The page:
Green bonds are all about impact – it’s what investors and the public want to see and is increasingly mandated by governments and international agreements. Reporting and understanding how to report appears to be improving. However, concerns remain that green bond contracts lack teeth should the funds be misspent, or issuers fail to report as they should. As long as the issuer continues to service the loan, Doran explains, the investor has no ability to pursue the issuer and may be forced to sell the bond on the secondary market, as they will be in breach of their own investment criteria and have no other redress.
More work is needed to give contracts more bite when requirements are not met, as any such occurrence will dent trust in green finance and slow growth. Sean Kidney, CEO of the Climate Bonds Initiative, warns of the danger of scams if too many incentives are introduced – they must be balanced with regulation in order safeguard against their being taken advantage of.
There is also the matter of whether what issuers are doing is ambitious enough – governments, both individually and collectively, are setting a high bar of achievement in cutting carbon; finance must play its part in reaching these goals. Government regulation and global pacts such as the Paris Agreement and the UN Sustainable Development Goals (SDGs) will all drive the market – the built environment sector needs to “aim big and aim now, not later”, according to Ted Chapman, Senior Director of S&P Global Ratings. Some green bonds are already tying their reporting requirements to the SDGs as a benchmark of what they will achieve.
For individual assets, the conversation has moved beyond whether a building is certified by schemes such as LEED or BREEAM to the actual level of award they have achieved. Merely being green is not enough; there needs to be evidence to compare assets to one another. Better labelling of buildings to understand their efficiency levels could be a significant incentive to investors. Says Kidney: “the biggest barrier in every economy we go into is the lack of easily available universal labelling schemes”.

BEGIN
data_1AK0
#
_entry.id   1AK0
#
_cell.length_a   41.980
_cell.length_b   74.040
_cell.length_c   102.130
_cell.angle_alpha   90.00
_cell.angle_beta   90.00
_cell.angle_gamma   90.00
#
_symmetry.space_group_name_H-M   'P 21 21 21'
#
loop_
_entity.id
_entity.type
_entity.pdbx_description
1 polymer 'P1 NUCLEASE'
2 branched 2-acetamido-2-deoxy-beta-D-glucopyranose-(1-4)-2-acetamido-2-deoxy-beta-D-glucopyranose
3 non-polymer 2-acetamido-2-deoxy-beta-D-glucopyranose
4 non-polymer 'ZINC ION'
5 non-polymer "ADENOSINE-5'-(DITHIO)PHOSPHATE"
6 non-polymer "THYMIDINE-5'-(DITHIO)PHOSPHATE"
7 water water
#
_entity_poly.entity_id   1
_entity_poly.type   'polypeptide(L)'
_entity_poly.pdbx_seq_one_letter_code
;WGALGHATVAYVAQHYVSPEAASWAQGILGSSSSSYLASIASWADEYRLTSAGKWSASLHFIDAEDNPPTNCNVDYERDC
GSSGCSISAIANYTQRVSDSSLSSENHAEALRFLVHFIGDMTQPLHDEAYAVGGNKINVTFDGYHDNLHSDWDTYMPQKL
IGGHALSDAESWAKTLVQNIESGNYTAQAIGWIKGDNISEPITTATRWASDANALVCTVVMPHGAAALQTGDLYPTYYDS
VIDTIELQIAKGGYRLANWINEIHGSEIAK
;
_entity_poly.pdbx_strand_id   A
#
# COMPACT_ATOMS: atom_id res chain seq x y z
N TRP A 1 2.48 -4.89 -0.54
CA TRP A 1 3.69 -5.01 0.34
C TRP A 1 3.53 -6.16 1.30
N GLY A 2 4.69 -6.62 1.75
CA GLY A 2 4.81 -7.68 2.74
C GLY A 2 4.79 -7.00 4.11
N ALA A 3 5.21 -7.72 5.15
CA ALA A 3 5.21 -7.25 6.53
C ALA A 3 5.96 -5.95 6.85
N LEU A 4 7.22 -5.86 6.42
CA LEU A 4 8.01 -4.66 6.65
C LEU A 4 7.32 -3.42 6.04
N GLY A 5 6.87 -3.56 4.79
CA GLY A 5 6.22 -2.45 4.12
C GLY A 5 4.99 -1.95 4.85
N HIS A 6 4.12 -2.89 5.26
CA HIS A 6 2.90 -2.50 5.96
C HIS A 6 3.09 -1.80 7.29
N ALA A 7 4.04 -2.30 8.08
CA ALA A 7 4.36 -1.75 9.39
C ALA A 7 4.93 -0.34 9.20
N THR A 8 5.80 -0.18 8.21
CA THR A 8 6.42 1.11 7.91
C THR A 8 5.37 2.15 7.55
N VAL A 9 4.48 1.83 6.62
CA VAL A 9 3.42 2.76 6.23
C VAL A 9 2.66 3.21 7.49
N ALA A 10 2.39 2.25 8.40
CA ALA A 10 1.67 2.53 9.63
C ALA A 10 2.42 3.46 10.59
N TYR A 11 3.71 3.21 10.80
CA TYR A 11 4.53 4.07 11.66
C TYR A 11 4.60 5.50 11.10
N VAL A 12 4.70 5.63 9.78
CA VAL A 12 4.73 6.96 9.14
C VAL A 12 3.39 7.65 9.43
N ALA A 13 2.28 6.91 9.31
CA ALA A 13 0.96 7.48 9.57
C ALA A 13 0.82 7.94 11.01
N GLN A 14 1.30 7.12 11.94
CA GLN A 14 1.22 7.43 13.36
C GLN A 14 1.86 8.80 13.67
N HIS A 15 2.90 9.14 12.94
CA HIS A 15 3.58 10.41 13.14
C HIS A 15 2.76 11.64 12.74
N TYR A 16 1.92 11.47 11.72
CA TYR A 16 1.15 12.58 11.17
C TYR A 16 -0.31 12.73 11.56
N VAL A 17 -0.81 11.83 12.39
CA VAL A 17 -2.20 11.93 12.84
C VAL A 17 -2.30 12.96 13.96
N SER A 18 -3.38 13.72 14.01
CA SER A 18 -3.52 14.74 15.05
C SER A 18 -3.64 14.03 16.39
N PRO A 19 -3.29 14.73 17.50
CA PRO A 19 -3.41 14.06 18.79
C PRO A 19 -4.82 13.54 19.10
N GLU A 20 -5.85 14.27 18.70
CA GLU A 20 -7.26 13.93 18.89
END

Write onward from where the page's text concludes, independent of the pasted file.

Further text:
“The market faces the handicap of a short history and therefore less data than better established areas, and a perception that green finance is more costly than other forms of finance.”
Beyond cost and comparables
At base, there is always the concern of how much green finance costs and what can be judged through comparables. The market faces the handicap of a short history and therefore less data than better established areas, and a perception that it is more costly than other forms of finance. The reporting requirements may seem onerous to some, but Kidney claims that “cost is overblown” and the corporate sector has been pleasantly surprised once they have dipped their toes in the waters of financing sustainability, with some issuers in liquid markets finding they get sufficient price benefit to cover their costs or more. Some need to overcome the ‘fear factor’ of reporting and see how they can benefit – there is also a need to ensure that reporting requirements are kept simple but effective in order to encourage take-up and competitiveness.
If comparables are lacking, perhaps the best argument for green finance is not to look at the past, but to consider the future in light of existing data and projections on climate change, and the impact this will have on assets.
While the initial focus in built environment sustainability was on greenhouse gas emissions, it is now moving towards building performance and efficiency, from mitigation to resilience. This move also underlies perhaps the most significant driver of green finance in real estate – with events such as Australia’s disastrous bush fires and increasingly frequent and severe flooding in cities, investors are now fully alive to the fact that assets are at physical risk from climate change if they are not resilient. Above all, investors want their capital to be protected, and it is protection rather than yield that green finance is about. Green finance will be essential in providing cities with buildings and infrastructure capable of withstanding environmental shocks. In doing so, they promise to protect the trillions of dollars invested globally in the built environment.